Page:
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How to Grow a Cast Iron Plant

By S. A. Holt

The cast iron plant is one of the easiest plants to grow and maintain. It is ideal for low light areas and makes a lush, easy care addition to problem locations like hallways and near exterior doors.

Buying a Cast Iron Plant

Decide how much you intend to spend, and purchase the largest cast iron plant you can afford. More established plants are easier to maintain and adapt better to environmental changes.

Look for a full plant with deep green leaves that have no brown spots. The margins of the leaves and the leaf tips should look firm and not wilted.

Make sure that the plant's pot has a drainage hole.

Feel the plant's soil to make sure that it is loose and uniformly moist.

Provide a saucer for your plant's pot together with enough pebbles or marbles to fill the saucer two layers deep. The saucer should have a diameter that is larger than the base of the pot. Buying the saucer at the same time you buy the plant will ensure that you buy the right size.

Cover the plant with three or four plastic bags as insulation if you are transporting the plant through temperatures 8 or more degrees F higher or lower than the temperature in the store.

Helping a Cast Iron Plant Adjust to a New Location

Select a plant location that receives light for at least 4 hours a day. Avoid spots in direct sunlight. Placing your plant a few inches back from an east or north facing window is ideal.

Place a saucer filled with pebbles or marbles under your plant to catch water runoff from its pot.

Avoid fertilizing your cast iron plant for the first month and let it adjust to its new environment. Most prepared potting mixes have enough nutrients to keep you plant fed at least that long.

Watch your plant for yellow or burned leaves, drooping stems or other signs that it isn't adjusting to its new location.

If your cast iron plant is showing signs of distress, and you have ruled out other factors like too much or too little water, move it to a spot where it gets a different light exposure. If the leaves are brown and curled, move it away from direct light. If the leaves are yellow, try increasing the light by moving your plant closer to the window.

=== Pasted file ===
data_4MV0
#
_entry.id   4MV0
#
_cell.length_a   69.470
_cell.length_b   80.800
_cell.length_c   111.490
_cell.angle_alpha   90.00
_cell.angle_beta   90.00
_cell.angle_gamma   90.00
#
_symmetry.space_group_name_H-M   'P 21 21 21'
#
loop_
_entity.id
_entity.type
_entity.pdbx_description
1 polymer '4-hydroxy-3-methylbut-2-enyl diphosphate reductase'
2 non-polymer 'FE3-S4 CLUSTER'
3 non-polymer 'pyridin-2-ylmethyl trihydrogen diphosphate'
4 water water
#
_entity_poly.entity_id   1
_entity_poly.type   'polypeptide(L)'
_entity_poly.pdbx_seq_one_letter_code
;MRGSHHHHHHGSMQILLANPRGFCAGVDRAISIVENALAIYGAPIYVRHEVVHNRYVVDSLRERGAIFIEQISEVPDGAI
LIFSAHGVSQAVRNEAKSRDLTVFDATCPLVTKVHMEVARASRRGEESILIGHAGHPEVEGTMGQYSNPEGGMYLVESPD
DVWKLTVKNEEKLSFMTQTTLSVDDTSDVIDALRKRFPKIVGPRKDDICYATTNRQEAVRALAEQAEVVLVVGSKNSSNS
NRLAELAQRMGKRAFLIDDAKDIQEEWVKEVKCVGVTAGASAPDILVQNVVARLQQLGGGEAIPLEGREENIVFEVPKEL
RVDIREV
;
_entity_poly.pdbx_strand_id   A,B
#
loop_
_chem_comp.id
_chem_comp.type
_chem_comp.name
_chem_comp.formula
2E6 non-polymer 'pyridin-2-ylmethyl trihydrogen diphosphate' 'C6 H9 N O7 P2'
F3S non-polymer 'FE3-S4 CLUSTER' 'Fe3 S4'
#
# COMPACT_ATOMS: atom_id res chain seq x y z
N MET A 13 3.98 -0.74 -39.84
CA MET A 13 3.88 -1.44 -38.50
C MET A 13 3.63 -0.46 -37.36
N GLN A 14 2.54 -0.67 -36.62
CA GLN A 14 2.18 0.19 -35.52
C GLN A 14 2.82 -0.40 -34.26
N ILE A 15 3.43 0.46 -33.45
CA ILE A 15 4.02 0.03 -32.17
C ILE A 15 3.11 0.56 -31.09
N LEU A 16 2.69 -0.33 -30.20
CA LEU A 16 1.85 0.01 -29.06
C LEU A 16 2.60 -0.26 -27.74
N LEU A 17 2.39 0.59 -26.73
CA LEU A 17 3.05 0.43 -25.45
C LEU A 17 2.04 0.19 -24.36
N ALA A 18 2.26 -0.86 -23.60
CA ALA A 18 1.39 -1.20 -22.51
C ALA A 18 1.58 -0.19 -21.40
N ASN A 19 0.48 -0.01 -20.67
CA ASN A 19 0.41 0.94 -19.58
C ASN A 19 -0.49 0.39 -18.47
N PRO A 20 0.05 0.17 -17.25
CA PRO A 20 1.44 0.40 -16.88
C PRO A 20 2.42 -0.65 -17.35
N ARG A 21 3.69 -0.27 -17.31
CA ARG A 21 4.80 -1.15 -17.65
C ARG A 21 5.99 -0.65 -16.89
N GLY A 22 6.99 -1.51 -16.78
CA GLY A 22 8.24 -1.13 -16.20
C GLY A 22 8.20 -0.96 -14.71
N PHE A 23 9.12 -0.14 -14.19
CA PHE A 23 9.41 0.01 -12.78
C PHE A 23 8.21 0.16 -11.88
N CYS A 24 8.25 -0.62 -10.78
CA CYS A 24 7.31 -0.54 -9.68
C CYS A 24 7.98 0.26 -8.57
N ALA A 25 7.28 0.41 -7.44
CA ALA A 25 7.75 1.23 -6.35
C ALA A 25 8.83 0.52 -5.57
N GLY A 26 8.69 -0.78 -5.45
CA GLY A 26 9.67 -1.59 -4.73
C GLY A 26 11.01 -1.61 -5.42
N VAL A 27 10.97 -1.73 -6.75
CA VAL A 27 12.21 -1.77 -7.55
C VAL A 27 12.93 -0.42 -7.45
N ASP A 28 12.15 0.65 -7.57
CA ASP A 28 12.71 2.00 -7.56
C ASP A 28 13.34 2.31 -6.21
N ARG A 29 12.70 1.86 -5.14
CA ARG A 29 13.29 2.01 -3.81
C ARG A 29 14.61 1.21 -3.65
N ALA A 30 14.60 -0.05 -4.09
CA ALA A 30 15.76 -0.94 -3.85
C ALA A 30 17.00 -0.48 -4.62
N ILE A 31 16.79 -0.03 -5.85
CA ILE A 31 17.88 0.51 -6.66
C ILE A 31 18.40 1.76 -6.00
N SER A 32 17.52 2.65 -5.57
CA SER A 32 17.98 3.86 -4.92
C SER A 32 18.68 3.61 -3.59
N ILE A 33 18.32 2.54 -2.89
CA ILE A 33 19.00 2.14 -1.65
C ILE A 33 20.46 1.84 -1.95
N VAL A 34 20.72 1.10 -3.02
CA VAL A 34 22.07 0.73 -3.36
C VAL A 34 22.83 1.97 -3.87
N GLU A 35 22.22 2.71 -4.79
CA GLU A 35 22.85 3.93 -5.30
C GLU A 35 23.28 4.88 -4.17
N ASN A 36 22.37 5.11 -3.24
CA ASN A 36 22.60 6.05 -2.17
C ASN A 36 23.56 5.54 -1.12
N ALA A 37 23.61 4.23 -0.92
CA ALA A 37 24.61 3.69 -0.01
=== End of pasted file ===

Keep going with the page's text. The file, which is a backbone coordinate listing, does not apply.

Maintaining your Cast Iron Plant

Water your plant when your finger, inserted about an inch into the dirt at the inside edge of the pot, comes away dry. Use this method to check your plant periodically, and water it when needed. Plants need different amounts of water at different times of the year, so always be sure to check the moisture in your plant's pot regularly.

Add humidity to the air around your cast iron plant by keeping a small water reservoir nearby. You can make one easily by using the saucer under your plant's pot. Keep the saucer filled with water at all times, making sure that the level of the water is never higher than the top of the pebbles or marbles. This will help to ensure that the micro-climate around the leaves of your plant is humid.

Other ways to easily add humidity to the area around your plant are to mulch the top of the soil with shredded bark or moss, and to use a misting bottle to spritz your plant a couple of times a day. Misting will also help to keep your plant's leaves clean. The more plants you keep together, the easier it is to maintain high humidity for them.

Check your plant once a month for signs of trouble. Yellow or drooping leaves could mean too much water, too little light or a root bound pot. Brown lines around the margins of the leaves could mean the humidity is too low. Sticky spots on the leaves or small webs could signal insect activity. The earlier you catch problems, the easier it will be to deal with them.

Add an all-purpose liquid fertilizer to your plant watering routine from spring through early fall. Adding fertilizer to your plant's water combines chores and ensures that your plant always has nutrition during the growing period in spring and summer.

Propagating your Cast Iron Plant

Divide your cast iron plant every three to five years. This will keep your plant from getting root bound and give you a new, free plant.

Remove the plant from its pot and divide it roughly in half.

Repot each half into a new pot that is slightly larger than the mass of the divided root ball. Always use fresh soil.

Water your newly potted cast iron plants, making sure to firm the soil around the roots.

 

Things You Will Need

  • Plant saucer
  • Pebbles or marbles
  • Spray mister
  • Mulch
  • East or north facing window
  • Plastic bags

Tips

  • The scientific name of the cast iron plant is Aspidistra eliator.
  • Cast Iron plant is also knows as barroom plant.
  • When sizing plant saucers, choose a size that corresponds to the size of the pot. If you buy a plant in a 6-inch pot, you will need a 6-inch saucer. Pots are rated by their top diameter. Since they are narrower at the bottom, saucers will fit correspondingly sized pots.

Warning

  • Check your Cast Iron plant for split leaves. If you discover that its leaves are splitting, you are probably fertilizing it too much. Try cutting back on the fertilizer for a month or two.

About the Author

 

S. A. Holt is a freelance writer with over four years of experience creating clean, accurate copy for print and Internet clients. She has a Bachelor of Arts in English and enjoys spending her time reading and writing. Her clients include the Uncle John's Bathroom Reader book franchise and others.